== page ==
New CISOs: how to achieve success in your first 100 days


Friday, 13 August, 2021

New CISOs: how to achieve success in your first 100 days

Gartner has developed a roadmap for CISOs to help them succeed in their new role. The first 100 days in the chief information security officer (CISO) role are an opportunity to establish credibility and elevate the security organisation’s internal brand. The first 100 days, described by Gartner as a “short ‘honeymoon’ period”, allows CISOs to define their role, develop a strategy, build professional relationships, secure leadership support, establish trust with the new team and signal their leadership style.

William Candrick, Director Analyst, Gartner, said that those who approach the role with a strong, strategic plan for the first 100 days are likely to be successful, adding that this is especially true if the enterprise needs a major overhaul to cyber risk governance or better security program maturity. The CISO role is increasingly critical and often costly for organisations to hire for — which means CISOs must prove their worth quickly.

A successful CISO is primarily a leader, a manager and a communicator, not a technologist. Early success depends on the CISO’s ability to establish a personal brand of credibility and leadership, and lay the foundation for a defensible security program. Gartner has categorised the CISO’s first 100 days into five phases, each with critical target outcomes, actions and ideas to consider.

Prepare (before Day One)

Gartner advises CISOs not to wait until their first day to get started; before beginning, CISOs should seek to understand their enterprise and identify key stakeholders. Connect with them on LinkedIn and prepare a succinct biography, questions and talking points before the initial round of meet-and-greets. The first phase focuses on listening and learning, not decision-making. Avoid making sweeping announcements or decisions in the first few weeks in the CISO role. The objective is to develop a common understanding of the role, a set of expectations of stakeholders, and a basic engagement plan to meet with leadership and staff.

Assess (Weeks 1–4)

The second phase, Assess, involves understanding the current maturity and performance of the security function. CISOs should decide what’s working and what isn’t, and what to prioritise for the first three to six months. Gartner also recommends seeking out an executive mentor who can provide insight into the culture of the enterprise. CISOs are advised to confirm the resources available to them — including funding, headcount and technology. Then, use formal maturity assessments, team conversations and stakeholder engagement to surface gaps in the security program. CISOs should also use this time to create a prioritised list of three to five strategic priorities that address those gaps.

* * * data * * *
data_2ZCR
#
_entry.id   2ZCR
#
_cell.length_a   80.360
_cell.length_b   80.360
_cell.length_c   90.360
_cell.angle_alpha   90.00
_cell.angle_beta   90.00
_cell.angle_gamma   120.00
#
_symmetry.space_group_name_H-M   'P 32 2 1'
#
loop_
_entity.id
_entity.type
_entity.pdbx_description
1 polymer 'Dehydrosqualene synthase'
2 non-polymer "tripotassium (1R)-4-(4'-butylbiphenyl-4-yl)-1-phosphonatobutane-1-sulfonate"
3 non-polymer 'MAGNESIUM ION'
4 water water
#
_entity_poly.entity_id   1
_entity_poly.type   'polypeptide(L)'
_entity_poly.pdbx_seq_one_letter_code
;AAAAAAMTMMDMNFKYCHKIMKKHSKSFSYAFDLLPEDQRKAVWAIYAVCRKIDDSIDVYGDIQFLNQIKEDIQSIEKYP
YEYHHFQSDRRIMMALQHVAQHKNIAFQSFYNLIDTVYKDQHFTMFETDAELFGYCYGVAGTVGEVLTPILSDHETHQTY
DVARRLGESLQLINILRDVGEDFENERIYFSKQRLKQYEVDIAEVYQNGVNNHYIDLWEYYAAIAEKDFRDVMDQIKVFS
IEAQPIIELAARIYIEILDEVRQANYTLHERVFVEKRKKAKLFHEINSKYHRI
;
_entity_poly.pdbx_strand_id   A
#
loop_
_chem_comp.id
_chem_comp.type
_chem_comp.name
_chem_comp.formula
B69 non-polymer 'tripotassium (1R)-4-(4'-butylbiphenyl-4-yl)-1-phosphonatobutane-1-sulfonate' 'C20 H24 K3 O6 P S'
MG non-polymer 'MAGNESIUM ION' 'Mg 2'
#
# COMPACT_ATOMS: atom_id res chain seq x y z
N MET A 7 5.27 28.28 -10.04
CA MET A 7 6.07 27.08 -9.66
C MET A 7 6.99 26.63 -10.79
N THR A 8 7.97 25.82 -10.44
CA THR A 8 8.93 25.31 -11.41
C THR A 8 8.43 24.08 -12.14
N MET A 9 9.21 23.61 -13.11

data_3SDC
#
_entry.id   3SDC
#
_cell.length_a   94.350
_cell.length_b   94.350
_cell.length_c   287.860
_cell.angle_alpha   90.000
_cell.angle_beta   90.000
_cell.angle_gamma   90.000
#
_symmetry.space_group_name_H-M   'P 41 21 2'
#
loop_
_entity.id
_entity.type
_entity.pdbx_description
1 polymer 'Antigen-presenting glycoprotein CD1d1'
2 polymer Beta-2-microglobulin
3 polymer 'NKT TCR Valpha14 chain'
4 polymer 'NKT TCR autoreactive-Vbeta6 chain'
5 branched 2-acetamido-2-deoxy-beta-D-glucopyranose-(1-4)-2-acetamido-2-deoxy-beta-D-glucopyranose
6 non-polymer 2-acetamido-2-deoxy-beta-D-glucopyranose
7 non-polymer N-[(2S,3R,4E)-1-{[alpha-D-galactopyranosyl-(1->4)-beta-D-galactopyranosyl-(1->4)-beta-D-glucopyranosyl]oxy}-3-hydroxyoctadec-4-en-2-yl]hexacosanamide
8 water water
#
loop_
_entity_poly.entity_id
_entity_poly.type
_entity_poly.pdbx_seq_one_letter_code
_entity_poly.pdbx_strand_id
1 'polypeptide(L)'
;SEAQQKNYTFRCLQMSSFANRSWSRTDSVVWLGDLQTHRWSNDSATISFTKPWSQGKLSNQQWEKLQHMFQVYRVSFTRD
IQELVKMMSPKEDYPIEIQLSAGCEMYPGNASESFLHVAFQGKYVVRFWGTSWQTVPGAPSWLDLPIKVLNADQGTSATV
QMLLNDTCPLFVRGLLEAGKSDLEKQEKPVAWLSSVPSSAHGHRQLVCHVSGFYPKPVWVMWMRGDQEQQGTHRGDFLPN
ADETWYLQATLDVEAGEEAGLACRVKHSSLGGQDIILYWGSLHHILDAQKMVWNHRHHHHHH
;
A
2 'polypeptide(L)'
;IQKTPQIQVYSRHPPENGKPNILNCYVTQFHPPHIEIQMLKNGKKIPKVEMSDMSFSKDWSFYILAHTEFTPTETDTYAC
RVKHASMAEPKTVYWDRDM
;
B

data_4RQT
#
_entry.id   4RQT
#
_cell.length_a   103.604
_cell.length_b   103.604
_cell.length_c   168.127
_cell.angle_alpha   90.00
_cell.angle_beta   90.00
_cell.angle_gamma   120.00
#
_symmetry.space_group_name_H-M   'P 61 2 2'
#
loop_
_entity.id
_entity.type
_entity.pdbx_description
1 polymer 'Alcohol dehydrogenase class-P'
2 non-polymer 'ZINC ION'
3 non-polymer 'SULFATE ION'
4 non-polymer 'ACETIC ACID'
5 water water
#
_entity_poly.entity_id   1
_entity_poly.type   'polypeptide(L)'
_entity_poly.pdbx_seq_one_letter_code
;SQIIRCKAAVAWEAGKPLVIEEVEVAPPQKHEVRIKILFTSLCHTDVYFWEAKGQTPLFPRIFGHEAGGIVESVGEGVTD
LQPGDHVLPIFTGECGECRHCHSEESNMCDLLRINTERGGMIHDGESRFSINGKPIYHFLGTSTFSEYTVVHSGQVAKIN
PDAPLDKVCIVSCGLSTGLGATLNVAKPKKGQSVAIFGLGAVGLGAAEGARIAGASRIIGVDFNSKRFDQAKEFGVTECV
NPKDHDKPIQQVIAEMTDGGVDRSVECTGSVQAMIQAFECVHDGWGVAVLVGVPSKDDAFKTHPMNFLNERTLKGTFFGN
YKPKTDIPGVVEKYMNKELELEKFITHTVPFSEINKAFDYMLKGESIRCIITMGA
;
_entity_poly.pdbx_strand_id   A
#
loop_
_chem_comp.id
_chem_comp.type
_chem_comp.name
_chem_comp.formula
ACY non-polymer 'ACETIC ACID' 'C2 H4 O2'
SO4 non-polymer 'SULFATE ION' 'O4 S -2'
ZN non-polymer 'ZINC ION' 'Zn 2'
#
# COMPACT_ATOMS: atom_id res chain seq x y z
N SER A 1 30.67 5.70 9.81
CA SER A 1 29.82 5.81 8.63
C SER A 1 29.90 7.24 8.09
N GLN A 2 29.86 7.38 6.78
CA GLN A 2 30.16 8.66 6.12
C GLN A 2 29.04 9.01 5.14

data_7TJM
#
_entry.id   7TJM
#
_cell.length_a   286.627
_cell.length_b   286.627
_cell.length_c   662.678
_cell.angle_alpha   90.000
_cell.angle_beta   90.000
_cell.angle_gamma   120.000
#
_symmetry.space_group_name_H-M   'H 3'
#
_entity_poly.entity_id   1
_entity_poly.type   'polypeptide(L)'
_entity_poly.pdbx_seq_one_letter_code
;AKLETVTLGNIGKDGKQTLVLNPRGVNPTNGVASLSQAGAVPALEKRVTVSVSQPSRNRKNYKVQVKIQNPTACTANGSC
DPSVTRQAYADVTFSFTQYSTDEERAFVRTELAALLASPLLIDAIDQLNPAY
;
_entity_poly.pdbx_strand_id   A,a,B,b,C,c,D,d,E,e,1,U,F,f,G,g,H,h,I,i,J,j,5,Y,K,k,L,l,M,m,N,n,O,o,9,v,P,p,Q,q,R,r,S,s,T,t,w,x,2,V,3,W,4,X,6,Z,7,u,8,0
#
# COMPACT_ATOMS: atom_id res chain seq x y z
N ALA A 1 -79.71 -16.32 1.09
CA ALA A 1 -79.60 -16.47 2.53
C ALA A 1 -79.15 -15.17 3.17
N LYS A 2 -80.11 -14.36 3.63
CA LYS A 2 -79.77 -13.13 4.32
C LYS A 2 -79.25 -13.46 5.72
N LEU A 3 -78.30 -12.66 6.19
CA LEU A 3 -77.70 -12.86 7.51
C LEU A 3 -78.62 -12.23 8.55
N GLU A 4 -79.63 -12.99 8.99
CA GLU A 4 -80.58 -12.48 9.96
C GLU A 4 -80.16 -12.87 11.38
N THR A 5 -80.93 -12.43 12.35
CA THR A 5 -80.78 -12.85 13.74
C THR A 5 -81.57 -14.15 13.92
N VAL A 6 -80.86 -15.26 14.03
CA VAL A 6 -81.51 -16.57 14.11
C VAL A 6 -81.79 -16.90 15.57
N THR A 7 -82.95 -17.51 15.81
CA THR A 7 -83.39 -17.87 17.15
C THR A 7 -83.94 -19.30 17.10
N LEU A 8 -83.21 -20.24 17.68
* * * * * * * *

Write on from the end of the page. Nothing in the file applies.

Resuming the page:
Plan (Weeks 3–6)

This is when CISOs turn what they’ve learned into a blueprint for action. CISOs should share their security program vision with their team, line managers and business stakeholders. In this phase, CISOs can design and refine their new security organisation. By the end of this phase, CISOs should have a documented security strategic plan that prioritises two or three security initiatives for their first 100 days, and a loose roadmap for their first year. They could also have a security budget that ensures sufficient resources to achieve priorities. If resources are lacking, then the strategic plan should be adjusted accordingly to make it achievable.

Act (Weeks 5–12)

This is when CISOs have the first opportunity to deliver visible results. Actions in the first 100 days should focus on tangible accomplishments that establish personal credibility and improve security’s standing in the enterprise. Gartner explains that initial success secures more buy-in, which supports more success — thus creating a cycle of improvement and achievement for CISOs and their team.

Measure (Weeks 11–14)

In the final phase, CISOs should start providing evidence of their impact, and define a portfolio of security metrics and develop an executive reporting process so that others know what to expect of them. Gartner advises highlighting early wins and challenges as they emerge; measurement and communication are hallmarks of a successful CISO, and CISOs should therefore dedicate more time to them throughout their tenure.

Image credit: ©stock.adobe.com/au/chinnarach

Related News

Lack of leadership buy-in biggest obstacle to digital trust: report

A new report from ISACA says that many organisations say that in five years digital trust will be...

Lack of customer confidence affecting security strategies: report

A survey from LogRhythm finds three-quarters of ANZ companies changed their security strategy...

IMT sector was Australia's most targeted in 2023: report

The information, media and technology sector has been the Australian industry most targeted...


  • All content Copyright © 2024 Westwick-Farrow Pty Ltd